What kind of red oak?

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sradivoy
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What kind of red oak?

Post by sradivoy » Mon Aug 22, 2016 8:51 am

Hi folks,
I need help identifying this species of red oak? It has very shallow bristle tipped lobes. I'm thinking a variety of Nothern red. The bark looks like a black oak but the leaves are matte green like a Q. rubra. Perhaps a hybrid between the two? Both species are nearby, including many pin oak, but are located in a city park and most likely planted. I don't have acorns. Thx!
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Erik Danielsen
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Re: What kind of red oak?

Post by Erik Danielsen » Mon Aug 22, 2016 10:13 am

It would help to see what the bark looks like moving further up the trunk. The bark shown is reminiscent of velutina but rubra can also look like that near the base, varying greatly between individuals. The leaf looks like a relatively fresh one from low on the tree, where leaf-forms are often "filled-in" looking to catch more light relative to more typical leaves higher up in the crown and especially likely to be funky if they're on an epicormic shoot. Leaf texture does look more rubra-like from the photo but fresher leaves can be deceptive ("velutina" actually refers to the velvety texture of that species' very early leaves).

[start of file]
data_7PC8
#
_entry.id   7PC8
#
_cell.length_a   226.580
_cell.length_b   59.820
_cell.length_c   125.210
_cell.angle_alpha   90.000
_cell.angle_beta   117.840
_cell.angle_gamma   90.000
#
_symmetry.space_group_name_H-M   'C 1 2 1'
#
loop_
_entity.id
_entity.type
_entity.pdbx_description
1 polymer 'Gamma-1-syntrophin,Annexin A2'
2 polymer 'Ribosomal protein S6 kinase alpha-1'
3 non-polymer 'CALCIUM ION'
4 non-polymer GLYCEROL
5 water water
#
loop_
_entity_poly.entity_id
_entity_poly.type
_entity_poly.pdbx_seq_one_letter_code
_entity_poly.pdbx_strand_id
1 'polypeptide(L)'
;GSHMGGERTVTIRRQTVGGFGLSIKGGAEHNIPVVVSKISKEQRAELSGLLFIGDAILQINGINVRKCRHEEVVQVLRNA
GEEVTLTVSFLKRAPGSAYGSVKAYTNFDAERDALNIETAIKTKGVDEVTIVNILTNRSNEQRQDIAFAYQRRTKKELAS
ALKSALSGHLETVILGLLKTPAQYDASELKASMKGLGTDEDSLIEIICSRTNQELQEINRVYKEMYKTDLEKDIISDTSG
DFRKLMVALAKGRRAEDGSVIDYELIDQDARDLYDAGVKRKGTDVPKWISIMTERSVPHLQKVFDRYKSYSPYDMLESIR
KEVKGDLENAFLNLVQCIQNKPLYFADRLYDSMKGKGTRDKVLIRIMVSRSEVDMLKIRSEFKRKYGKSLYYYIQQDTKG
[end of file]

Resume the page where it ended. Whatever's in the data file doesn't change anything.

Of course, some degree of hybrid traits is very possible, but traits between the two species can overlap so much even without.

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AndrewJoslin
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Re: What kind of red oak?

Post by AndrewJoslin » Mon Aug 22, 2016 11:16 am

Those are strong Black Oak bark characteristics.

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sradivoy
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Re: What kind of red oak?

Post by sradivoy » Mon Aug 22, 2016 3:31 pm

Went back to take some more photos of the tree in question just a couple of blocks away from where I live. I think its a young Eastern black oak. The bark is pretty much the same all the way up and the leaves on top where more deeply lobed and they had the wet sheen characteristic of the black oak when the sun reflects on it. But I've never seen leaves like that on a black oak before. According to the leaf diagrams of the book I was carrying with me ("Woody Plants of Ohio" by Lucy Braun) the leaves most closely resemble the Blackjack oak (Q. marilandica) or the hybrid Q. bushii (Q. marilandica x velutina), neither of which I'm familiar with.
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Erik Danielsen
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Re: What kind of red oak?

Post by Erik Danielsen » Mon Aug 22, 2016 4:24 pm

Thanks, that texture extending up the trunk certainly eliminates rubra. I spend some time in stands with velutina, marilandica, and x bushii here- leaf-wise this is standard velutina. Leaves on low branches (especially sprouts from the trunk) on many oaks develop with "modifications" for absorbing more light, such as increased surface area.

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sradivoy